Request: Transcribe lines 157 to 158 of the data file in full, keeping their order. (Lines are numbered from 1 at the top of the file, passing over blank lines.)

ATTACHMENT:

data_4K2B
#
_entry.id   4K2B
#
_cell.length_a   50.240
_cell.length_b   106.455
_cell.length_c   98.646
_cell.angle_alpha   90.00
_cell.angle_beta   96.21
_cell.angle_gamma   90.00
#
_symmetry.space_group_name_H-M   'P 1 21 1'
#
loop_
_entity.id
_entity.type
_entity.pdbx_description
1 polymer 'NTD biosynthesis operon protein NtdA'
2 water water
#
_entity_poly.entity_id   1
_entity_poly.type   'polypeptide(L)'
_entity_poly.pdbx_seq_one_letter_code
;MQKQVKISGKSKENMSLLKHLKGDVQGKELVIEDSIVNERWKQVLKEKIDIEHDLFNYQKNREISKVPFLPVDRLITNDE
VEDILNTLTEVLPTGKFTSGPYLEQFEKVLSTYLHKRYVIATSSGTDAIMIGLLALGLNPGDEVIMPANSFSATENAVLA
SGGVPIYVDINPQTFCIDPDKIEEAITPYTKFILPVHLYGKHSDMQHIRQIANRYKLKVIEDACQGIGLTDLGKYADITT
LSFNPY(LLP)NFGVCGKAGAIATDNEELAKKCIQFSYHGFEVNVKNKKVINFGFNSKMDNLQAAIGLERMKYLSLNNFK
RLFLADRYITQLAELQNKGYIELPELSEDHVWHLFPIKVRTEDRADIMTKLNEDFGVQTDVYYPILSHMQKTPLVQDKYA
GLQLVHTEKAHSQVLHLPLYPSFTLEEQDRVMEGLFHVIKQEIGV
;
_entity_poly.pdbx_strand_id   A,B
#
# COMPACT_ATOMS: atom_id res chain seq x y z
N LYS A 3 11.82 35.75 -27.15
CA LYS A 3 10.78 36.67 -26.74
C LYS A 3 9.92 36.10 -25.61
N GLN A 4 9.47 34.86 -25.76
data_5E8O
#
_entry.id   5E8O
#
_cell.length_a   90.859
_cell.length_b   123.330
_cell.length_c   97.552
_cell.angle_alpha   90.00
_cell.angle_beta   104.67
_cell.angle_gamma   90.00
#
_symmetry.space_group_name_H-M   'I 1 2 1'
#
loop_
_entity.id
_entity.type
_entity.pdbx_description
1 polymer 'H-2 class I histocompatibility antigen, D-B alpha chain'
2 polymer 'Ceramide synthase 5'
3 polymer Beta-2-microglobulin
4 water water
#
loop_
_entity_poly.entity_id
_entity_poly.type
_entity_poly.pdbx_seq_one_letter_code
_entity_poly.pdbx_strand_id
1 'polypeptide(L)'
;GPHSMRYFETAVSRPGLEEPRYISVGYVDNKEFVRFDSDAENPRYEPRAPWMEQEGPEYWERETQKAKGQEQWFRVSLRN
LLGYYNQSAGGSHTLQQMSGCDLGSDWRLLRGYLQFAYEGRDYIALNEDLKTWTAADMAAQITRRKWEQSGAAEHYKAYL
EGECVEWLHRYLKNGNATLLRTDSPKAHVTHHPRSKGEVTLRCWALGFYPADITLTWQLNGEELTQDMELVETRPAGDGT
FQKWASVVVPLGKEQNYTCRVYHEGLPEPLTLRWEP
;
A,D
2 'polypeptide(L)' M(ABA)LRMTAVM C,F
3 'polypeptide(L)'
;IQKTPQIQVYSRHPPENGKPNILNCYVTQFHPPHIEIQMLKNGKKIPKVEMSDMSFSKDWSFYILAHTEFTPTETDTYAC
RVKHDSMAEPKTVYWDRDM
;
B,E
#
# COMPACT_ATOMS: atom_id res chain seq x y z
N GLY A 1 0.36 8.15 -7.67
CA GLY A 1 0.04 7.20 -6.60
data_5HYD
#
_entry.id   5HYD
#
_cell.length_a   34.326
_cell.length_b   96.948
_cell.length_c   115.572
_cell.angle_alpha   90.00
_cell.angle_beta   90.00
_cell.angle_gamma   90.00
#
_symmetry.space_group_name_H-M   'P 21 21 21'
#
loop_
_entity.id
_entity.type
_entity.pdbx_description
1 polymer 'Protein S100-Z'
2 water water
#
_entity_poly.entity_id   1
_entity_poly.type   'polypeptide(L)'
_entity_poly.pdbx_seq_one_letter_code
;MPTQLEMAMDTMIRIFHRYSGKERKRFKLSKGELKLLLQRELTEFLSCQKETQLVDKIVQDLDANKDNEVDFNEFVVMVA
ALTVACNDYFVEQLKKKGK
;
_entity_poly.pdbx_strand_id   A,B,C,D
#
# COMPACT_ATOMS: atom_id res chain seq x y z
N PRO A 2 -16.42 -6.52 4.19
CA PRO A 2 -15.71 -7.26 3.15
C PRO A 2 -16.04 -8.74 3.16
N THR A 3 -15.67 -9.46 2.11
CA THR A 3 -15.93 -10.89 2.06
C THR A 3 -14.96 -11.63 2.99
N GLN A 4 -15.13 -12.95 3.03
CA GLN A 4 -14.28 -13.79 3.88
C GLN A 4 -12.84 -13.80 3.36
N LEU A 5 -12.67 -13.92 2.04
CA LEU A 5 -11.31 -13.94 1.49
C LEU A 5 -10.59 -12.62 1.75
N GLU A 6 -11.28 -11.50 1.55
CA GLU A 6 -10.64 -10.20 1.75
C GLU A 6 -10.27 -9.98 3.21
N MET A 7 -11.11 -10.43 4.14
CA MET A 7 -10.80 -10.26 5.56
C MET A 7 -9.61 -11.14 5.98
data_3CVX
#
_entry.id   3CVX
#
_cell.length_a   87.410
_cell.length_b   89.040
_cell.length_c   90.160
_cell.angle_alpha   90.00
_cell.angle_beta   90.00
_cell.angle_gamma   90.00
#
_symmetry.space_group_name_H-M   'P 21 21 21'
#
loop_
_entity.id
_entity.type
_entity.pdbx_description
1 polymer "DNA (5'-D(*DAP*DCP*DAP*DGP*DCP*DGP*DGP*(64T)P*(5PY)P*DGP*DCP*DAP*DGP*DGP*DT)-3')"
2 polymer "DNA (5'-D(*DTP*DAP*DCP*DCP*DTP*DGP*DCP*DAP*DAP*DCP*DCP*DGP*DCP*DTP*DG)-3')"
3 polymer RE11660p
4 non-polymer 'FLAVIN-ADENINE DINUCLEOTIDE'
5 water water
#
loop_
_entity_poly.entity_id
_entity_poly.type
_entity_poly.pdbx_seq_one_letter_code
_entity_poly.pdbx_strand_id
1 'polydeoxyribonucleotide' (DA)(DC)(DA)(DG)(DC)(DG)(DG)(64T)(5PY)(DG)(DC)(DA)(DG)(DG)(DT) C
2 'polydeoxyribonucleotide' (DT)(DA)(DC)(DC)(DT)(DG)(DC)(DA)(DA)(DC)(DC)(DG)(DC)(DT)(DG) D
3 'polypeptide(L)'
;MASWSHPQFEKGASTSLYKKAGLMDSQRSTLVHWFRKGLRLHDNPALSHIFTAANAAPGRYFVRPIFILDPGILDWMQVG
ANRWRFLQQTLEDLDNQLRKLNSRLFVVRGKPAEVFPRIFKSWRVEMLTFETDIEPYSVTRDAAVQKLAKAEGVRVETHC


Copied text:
1 'polydeoxyribonucleotide' (DA)(DC)(DA)(DG)(DC)(DG)(DG)(64T)(5PY)(DG)(DC)(DA)(DG)(DG)(DT) C
2 'polydeoxyribonucleotide' (DT)(DA)(DC)(DC)(DT)(DG)(DC)(DA)(DA)(DC)(DC)(DG)(DC)(DT)(DG) D